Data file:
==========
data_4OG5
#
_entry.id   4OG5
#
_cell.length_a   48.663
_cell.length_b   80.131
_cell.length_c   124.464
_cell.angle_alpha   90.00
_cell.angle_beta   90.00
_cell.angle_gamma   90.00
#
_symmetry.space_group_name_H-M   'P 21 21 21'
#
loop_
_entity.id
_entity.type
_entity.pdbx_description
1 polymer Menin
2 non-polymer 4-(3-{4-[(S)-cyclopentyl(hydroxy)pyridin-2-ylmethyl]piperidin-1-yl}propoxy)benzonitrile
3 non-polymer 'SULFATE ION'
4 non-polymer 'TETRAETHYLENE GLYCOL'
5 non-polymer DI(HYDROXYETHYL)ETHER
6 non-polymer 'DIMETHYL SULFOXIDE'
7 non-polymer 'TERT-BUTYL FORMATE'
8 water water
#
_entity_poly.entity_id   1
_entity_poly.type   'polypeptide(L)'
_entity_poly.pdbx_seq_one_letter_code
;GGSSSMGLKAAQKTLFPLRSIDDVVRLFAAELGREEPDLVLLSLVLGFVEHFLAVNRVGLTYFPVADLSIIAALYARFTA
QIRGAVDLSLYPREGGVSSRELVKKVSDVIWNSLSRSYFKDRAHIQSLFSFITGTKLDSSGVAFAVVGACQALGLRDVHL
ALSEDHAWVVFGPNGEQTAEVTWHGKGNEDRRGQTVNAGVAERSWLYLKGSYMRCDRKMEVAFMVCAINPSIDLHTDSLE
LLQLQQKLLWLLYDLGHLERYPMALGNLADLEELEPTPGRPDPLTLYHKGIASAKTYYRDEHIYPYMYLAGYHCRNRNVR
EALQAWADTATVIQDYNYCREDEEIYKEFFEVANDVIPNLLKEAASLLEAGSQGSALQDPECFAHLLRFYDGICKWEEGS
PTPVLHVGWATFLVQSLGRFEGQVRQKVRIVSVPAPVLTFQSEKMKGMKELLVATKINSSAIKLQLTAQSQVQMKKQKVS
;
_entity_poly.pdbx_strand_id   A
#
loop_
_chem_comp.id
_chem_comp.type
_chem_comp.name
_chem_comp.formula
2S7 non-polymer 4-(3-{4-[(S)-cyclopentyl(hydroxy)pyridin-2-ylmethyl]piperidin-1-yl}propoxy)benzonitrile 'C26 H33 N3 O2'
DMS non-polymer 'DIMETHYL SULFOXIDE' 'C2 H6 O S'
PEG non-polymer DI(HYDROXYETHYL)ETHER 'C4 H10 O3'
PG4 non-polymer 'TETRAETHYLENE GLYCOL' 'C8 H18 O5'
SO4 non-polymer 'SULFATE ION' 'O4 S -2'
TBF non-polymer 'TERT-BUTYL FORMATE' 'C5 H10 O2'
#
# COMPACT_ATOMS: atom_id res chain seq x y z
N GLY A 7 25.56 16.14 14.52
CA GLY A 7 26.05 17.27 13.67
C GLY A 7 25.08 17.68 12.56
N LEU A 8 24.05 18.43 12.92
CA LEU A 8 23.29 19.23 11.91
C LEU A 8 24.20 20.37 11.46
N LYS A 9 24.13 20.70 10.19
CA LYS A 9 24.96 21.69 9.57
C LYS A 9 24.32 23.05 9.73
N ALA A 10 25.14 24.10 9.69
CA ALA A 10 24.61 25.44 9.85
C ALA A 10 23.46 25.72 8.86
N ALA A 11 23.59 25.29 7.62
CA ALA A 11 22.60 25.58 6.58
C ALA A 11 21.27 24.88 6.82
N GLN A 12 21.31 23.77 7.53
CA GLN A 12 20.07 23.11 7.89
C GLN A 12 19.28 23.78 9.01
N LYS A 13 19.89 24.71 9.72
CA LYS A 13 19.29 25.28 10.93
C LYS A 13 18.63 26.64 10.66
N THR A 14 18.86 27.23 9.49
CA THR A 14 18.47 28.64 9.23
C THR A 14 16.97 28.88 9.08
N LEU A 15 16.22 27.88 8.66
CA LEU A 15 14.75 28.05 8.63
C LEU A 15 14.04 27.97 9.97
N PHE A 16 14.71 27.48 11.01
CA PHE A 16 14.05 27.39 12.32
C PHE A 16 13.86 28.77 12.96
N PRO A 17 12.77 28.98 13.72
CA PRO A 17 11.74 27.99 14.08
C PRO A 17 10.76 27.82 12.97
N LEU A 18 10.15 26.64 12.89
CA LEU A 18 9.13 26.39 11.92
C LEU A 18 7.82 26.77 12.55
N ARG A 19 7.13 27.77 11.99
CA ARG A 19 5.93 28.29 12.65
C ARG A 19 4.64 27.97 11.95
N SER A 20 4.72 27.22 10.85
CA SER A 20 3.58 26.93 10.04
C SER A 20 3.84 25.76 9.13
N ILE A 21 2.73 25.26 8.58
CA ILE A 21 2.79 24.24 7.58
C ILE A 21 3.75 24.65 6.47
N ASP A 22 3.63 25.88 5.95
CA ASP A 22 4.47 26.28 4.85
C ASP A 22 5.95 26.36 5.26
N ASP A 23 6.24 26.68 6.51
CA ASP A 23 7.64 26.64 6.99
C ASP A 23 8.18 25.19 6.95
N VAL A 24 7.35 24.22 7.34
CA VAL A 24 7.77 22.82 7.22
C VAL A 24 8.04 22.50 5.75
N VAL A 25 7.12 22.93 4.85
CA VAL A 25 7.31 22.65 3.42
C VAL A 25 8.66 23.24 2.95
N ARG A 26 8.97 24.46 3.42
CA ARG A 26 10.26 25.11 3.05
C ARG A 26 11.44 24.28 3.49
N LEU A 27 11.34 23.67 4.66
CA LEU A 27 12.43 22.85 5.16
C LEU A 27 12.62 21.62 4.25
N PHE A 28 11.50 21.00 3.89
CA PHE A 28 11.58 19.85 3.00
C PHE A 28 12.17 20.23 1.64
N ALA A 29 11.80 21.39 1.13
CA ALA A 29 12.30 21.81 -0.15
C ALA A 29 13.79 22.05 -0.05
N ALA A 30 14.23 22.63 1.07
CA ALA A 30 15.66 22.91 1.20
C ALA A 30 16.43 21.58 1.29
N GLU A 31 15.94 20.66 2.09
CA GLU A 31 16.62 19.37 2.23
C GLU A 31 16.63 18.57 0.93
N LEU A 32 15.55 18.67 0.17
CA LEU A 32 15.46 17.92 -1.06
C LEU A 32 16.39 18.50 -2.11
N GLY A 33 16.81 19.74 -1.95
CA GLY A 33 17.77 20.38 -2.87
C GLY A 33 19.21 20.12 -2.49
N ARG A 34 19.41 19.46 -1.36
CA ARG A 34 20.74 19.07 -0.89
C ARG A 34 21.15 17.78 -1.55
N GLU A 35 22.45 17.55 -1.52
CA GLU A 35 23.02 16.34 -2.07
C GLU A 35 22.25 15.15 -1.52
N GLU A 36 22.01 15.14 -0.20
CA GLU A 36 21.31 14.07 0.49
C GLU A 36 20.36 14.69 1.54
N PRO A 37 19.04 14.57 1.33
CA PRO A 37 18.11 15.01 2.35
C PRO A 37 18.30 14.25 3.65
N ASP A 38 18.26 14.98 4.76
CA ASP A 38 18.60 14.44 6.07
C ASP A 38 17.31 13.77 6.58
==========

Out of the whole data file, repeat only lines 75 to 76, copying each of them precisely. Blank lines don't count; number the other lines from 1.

C THR A 14 16.97 28.88 9.08
N LEU A 15 16.22 27.88 8.66